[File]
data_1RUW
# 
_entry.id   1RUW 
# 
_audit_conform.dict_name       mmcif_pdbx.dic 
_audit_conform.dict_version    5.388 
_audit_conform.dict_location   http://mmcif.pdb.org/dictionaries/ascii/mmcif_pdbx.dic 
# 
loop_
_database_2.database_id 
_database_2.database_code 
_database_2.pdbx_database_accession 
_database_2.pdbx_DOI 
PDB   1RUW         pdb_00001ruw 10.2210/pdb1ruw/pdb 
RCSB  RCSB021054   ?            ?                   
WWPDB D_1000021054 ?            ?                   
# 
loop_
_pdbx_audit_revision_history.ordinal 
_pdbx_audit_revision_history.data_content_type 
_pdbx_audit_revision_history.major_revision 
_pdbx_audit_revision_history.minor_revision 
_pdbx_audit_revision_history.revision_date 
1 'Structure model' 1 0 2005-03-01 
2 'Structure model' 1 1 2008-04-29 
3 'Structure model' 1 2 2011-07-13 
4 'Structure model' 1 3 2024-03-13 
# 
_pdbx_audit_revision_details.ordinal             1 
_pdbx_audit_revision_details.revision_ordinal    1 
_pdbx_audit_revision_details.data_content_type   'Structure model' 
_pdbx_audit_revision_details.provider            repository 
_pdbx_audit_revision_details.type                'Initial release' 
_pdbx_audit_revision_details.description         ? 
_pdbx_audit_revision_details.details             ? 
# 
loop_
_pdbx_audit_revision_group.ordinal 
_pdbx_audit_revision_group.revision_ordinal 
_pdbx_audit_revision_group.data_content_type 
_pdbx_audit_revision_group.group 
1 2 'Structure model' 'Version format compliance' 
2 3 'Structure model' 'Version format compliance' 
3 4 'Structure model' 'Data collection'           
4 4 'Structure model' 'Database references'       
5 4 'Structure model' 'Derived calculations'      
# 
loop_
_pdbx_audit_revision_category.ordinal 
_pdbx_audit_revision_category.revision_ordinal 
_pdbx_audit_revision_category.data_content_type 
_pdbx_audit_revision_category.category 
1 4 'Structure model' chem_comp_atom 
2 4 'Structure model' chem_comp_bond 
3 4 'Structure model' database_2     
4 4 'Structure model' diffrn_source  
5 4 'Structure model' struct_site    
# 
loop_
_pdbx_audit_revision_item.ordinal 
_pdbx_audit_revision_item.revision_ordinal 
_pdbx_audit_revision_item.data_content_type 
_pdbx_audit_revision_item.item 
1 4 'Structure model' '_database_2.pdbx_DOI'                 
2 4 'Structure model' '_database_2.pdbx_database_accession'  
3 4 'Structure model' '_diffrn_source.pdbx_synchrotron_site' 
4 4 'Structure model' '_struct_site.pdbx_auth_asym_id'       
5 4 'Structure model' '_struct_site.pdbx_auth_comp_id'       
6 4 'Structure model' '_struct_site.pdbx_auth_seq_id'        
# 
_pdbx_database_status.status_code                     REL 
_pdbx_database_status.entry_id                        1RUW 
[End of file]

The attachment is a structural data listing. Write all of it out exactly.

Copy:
data_1RUW
# 
_entry.id   1RUW 
# 
_audit_conform.dict_name       mmcif_pdbx.dic 
_audit_conform.dict_version    5.388 
_audit_conform.dict_location   http://mmcif.pdb.org/dictionaries/ascii/mmcif_pdbx.dic 
# 
loop_
_database_2.database_id 
_database_2.database_code 
_database_2.pdbx_database_accession 
_database_2.pdbx_DOI 
PDB   1RUW         pdb_00001ruw 10.2210/pdb1ruw/pdb 
RCSB  RCSB021054   ?            ?                   
WWPDB D_1000021054 ?            ?                   
# 
loop_
_pdbx_audit_revision_history.ordinal 
_pdbx_audit_revision_history.data_content_type 
_pdbx_audit_revision_history.major_revision 
_pdbx_audit_revision_history.minor_revision 
_pdbx_audit_revision_history.revision_date 
1 'Structure model' 1 0 2005-03-01 
2 'Structure model' 1 1 2008-04-29 
3 'Structure model' 1 2 2011-07-13 
4 'Structure model' 1 3 2024-03-13 
# 
_pdbx_audit_revision_details.ordinal             1 
_pdbx_audit_revision_details.revision_ordinal    1 
_pdbx_audit_revision_details.data_content_type   'Structure model' 
_pdbx_audit_revision_details.provider            repository 
_pdbx_audit_revision_details.type                'Initial release' 
_pdbx_audit_revision_details.description         ? 
_pdbx_audit_revision_details.details             ? 
# 
loop_
_pdbx_audit_revision_group.ordinal 
_pdbx_audit_revision_group.revision_ordinal 
_pdbx_audit_revision_group.data_content_type 
_pdbx_audit_revision_group.group 
1 2 'Structure model' 'Version format compliance' 
2 3 'Structure model' 'Version format compliance' 
3 4 'Structure model' 'Data collection'           
4 4 'Structure model' 'Database references'       
5 4 'Structure model' 'Derived calculations'      
# 
loop_
_pdbx_audit_revision_category.ordinal 
_pdbx_audit_revision_category.revision_ordinal 
_pdbx_audit_revision_category.data_content_type 
_pdbx_audit_revision_category.category 
1 4 'Structure model' chem_comp_atom 
2 4 'Structure model' chem_comp_bond 
3 4 'Structure model' database_2     
4 4 'Structure model' diffrn_source  
5 4 'Structure model' struct_site    
# 
loop_
_pdbx_audit_revision_item.ordinal 
_pdbx_audit_revision_item.revision_ordinal 
_pdbx_audit_revision_item.data_content_type 
_pdbx_audit_revision_item.item 
1 4 'Structure model' '_database_2.pdbx_DOI'                 
2 4 'Structure model' '_database_2.pdbx_database_accession'  
3 4 'Structure model' '_diffrn_source.pdbx_synchrotron_site' 
4 4 'Structure model' '_struct_site.pdbx_auth_asym_id'       
5 4 'Structure model' '_struct_site.pdbx_auth_comp_id'       
6 4 'Structure model' '_struct_site.pdbx_auth_seq_id'        
# 
_pdbx_database_status.status_code                     REL 
_pdbx_database_status.entry_id                        1RUW 